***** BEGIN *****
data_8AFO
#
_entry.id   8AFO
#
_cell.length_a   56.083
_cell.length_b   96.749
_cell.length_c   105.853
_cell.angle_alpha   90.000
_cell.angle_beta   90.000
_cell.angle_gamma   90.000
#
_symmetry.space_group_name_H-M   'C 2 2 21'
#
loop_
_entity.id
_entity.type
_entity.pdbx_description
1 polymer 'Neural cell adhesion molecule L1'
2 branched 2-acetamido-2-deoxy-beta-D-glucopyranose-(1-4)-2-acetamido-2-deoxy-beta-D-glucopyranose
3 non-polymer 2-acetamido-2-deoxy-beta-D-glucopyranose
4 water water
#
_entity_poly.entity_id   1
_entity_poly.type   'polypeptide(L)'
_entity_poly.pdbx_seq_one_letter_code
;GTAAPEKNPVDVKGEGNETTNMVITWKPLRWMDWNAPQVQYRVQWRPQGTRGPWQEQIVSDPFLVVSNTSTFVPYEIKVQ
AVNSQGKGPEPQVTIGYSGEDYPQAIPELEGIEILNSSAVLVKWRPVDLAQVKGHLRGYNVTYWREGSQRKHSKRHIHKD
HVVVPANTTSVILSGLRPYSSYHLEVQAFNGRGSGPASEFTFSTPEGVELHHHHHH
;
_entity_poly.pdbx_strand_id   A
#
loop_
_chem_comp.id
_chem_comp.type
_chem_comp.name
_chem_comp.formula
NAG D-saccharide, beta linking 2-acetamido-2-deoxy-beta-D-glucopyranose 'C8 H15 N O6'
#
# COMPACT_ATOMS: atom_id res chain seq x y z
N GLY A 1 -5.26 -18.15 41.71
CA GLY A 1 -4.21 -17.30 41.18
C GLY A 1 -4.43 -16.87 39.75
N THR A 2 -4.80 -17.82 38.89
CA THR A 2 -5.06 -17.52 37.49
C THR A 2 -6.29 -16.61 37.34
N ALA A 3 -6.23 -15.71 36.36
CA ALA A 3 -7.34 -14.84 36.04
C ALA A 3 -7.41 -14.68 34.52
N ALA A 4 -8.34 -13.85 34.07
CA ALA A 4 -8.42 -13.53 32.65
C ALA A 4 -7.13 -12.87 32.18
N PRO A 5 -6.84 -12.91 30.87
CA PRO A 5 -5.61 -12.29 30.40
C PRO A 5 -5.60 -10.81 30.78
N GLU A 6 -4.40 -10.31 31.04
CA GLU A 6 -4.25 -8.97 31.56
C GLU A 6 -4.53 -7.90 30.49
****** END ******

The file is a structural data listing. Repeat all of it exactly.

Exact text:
data_8AFO
#
_entry.id   8AFO
#
_cell.length_a   56.083
_cell.length_b   96.749
_cell.length_c   105.853
_cell.angle_alpha   90.000
_cell.angle_beta   90.000
_cell.angle_gamma   90.000
#
_symmetry.space_group_name_H-M   'C 2 2 21'
#
loop_
_entity.id
_entity.type
_entity.pdbx_description
1 polymer 'Neural cell adhesion molecule L1'
2 branched 2-acetamido-2-deoxy-beta-D-glucopyranose-(1-4)-2-acetamido-2-deoxy-beta-D-glucopyranose
3 non-polymer 2-acetamido-2-deoxy-beta-D-glucopyranose
4 water water
#
_entity_poly.entity_id   1
_entity_poly.type   'polypeptide(L)'
_entity_poly.pdbx_seq_one_letter_code
;GTAAPEKNPVDVKGEGNETTNMVITWKPLRWMDWNAPQVQYRVQWRPQGTRGPWQEQIVSDPFLVVSNTSTFVPYEIKVQ
AVNSQGKGPEPQVTIGYSGEDYPQAIPELEGIEILNSSAVLVKWRPVDLAQVKGHLRGYNVTYWREGSQRKHSKRHIHKD
HVVVPANTTSVILSGLRPYSSYHLEVQAFNGRGSGPASEFTFSTPEGVELHHHHHH
;
_entity_poly.pdbx_strand_id   A
#
loop_
_chem_comp.id
_chem_comp.type
_chem_comp.name
_chem_comp.formula
NAG D-saccharide, beta linking 2-acetamido-2-deoxy-beta-D-glucopyranose 'C8 H15 N O6'
#
# COMPACT_ATOMS: atom_id res chain seq x y z
N GLY A 1 -5.26 -18.15 41.71
CA GLY A 1 -4.21 -17.30 41.18
C GLY A 1 -4.43 -16.87 39.75
N THR A 2 -4.80 -17.82 38.89
CA THR A 2 -5.06 -17.52 37.49
C THR A 2 -6.29 -16.61 37.34
N ALA A 3 -6.23 -15.71 36.36
CA ALA A 3 -7.34 -14.84 36.04
C ALA A 3 -7.41 -14.68 34.52
N ALA A 4 -8.34 -13.85 34.07
CA ALA A 4 -8.42 -13.53 32.65
C ALA A 4 -7.13 -12.87 32.18
N PRO A 5 -6.84 -12.91 30.87
CA PRO A 5 -5.61 -12.29 30.40
C PRO A 5 -5.60 -10.81 30.78
N GLU A 6 -4.40 -10.31 31.04
CA GLU A 6 -4.25 -8.97 31.56
C GLU A 6 -4.53 -7.90 30.49